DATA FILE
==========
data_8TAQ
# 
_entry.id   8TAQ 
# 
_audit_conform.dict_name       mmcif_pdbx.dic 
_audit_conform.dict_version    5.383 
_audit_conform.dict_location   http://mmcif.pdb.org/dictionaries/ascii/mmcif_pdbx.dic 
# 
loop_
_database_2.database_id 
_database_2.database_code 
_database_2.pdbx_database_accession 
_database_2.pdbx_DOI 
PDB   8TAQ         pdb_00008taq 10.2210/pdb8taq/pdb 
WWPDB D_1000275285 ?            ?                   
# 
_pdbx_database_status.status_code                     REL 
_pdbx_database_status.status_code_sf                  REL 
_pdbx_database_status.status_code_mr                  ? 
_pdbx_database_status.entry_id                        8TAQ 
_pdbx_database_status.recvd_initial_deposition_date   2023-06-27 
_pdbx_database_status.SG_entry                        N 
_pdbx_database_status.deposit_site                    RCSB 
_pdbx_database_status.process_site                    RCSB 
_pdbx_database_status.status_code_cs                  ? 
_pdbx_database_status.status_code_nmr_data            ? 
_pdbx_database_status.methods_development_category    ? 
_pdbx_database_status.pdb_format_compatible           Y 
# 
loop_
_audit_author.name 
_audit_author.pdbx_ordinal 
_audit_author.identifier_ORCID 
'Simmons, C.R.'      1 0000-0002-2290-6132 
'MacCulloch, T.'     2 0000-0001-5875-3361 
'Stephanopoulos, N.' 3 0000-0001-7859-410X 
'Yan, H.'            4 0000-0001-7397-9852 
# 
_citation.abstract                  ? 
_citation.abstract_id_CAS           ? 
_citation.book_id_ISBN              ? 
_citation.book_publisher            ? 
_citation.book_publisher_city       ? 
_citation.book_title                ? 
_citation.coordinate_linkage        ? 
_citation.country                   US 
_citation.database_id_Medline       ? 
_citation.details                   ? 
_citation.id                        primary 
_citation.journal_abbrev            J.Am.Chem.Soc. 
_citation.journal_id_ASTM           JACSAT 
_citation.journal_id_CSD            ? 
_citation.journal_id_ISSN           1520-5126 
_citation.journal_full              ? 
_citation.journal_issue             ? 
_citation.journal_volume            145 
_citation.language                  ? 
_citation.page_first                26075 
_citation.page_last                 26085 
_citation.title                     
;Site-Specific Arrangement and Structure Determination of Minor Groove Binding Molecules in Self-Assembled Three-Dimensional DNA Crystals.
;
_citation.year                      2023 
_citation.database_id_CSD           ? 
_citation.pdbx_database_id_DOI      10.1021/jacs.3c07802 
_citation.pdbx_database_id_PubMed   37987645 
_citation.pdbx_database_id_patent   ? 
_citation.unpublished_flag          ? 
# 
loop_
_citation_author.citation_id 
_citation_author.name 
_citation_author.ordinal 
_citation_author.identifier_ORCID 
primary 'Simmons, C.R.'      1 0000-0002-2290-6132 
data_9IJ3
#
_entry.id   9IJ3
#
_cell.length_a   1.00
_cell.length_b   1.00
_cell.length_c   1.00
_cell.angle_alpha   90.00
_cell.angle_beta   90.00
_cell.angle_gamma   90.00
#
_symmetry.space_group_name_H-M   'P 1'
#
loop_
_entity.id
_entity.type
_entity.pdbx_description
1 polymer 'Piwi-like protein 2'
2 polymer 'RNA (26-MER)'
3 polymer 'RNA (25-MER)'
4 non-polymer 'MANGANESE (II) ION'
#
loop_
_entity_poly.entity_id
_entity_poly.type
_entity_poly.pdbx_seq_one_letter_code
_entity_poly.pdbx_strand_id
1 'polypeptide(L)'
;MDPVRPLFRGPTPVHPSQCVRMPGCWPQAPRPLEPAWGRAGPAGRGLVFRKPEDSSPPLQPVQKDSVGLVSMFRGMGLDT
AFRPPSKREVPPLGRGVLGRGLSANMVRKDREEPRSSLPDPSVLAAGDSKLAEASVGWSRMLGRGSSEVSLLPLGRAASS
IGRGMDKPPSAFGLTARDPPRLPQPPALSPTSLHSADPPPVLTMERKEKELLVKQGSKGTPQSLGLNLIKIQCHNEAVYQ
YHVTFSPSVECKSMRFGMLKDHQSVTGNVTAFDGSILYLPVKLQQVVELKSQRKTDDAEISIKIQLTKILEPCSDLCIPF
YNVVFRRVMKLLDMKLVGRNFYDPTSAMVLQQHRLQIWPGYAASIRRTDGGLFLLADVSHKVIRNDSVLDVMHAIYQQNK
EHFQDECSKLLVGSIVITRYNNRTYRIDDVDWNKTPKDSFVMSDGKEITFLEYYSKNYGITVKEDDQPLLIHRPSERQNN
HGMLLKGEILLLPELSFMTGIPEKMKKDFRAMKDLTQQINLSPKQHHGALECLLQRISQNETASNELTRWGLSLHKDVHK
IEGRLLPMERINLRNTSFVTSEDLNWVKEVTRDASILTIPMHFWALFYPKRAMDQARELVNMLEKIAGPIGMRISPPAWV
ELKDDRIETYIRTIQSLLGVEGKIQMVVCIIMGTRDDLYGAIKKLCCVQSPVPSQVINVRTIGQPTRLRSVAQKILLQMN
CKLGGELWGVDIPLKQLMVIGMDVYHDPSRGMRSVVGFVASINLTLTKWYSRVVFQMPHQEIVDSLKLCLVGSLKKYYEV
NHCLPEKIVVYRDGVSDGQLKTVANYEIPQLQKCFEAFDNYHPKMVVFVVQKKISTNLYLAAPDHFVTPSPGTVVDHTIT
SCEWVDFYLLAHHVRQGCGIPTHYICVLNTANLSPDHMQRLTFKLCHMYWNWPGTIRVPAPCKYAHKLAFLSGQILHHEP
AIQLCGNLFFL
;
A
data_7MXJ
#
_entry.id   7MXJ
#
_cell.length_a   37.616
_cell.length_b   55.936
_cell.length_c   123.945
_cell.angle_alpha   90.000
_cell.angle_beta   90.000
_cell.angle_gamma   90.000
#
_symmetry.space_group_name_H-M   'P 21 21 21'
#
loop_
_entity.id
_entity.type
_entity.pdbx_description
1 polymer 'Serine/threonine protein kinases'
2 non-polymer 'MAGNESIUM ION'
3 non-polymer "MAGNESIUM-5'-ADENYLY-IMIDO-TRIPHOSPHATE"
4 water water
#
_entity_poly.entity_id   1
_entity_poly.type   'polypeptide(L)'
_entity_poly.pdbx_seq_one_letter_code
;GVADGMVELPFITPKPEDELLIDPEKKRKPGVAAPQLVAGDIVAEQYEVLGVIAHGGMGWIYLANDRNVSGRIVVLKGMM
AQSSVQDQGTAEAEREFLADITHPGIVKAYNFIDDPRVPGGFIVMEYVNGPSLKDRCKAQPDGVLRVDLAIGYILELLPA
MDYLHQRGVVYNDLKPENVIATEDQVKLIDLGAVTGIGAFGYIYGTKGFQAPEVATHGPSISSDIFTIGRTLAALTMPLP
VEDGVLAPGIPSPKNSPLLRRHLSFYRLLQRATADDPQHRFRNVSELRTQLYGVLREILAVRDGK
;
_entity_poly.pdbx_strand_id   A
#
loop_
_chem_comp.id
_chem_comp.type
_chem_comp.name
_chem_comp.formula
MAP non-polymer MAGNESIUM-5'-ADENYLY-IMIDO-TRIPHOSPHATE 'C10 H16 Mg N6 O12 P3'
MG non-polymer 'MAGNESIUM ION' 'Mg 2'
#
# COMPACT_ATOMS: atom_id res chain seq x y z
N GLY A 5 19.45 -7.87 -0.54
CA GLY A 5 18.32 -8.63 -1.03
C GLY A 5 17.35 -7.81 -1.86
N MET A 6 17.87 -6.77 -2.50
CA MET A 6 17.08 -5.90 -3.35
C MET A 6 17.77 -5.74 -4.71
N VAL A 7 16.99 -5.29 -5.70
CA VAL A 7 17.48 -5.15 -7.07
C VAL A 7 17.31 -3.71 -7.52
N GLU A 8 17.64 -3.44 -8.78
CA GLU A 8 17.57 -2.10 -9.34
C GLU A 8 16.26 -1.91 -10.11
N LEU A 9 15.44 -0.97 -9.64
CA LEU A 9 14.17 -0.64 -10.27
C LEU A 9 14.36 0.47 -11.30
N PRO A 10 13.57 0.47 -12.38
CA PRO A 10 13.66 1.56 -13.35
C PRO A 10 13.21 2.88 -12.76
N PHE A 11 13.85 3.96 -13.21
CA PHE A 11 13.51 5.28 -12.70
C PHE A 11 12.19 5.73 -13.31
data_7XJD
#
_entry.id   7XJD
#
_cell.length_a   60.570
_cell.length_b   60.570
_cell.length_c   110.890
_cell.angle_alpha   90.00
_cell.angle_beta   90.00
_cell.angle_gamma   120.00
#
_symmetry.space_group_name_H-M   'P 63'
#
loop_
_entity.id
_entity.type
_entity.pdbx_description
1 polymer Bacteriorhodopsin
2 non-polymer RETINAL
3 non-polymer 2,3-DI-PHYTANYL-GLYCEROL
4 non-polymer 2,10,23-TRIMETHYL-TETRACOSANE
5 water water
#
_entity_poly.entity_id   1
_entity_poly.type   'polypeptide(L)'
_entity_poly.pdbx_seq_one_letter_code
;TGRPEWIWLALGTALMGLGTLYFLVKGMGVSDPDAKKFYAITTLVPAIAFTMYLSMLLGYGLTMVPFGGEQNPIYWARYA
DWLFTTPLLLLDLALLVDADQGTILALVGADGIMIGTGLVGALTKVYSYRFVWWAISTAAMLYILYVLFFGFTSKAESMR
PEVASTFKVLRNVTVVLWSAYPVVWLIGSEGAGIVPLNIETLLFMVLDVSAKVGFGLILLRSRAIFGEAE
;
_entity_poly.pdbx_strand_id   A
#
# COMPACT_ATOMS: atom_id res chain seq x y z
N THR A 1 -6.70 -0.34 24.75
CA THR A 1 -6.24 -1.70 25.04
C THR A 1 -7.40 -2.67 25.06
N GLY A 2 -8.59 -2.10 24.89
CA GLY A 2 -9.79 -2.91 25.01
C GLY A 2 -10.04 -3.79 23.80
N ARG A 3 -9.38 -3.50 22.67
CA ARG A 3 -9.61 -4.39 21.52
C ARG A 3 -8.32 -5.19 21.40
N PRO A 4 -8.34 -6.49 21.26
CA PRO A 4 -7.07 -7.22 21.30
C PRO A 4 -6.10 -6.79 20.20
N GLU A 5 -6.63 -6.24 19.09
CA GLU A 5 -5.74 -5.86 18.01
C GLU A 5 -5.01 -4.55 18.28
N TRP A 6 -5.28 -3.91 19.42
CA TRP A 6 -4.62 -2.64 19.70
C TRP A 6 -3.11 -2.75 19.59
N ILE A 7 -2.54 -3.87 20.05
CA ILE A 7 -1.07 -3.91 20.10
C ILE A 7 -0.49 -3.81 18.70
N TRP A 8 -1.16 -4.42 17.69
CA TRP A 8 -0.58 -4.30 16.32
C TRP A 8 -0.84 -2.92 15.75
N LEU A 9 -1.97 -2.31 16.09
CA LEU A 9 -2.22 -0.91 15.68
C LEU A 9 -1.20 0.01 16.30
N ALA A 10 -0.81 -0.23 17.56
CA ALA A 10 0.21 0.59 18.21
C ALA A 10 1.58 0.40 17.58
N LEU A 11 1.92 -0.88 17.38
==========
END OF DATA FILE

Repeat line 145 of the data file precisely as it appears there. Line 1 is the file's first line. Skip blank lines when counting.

AQSSVQDQGTAEAEREFLADITHPGIVKAYNFIDDPRVPGGFIVMEYVNGPSLKDRCKAQPDGVLRVDLAIGYILELLPA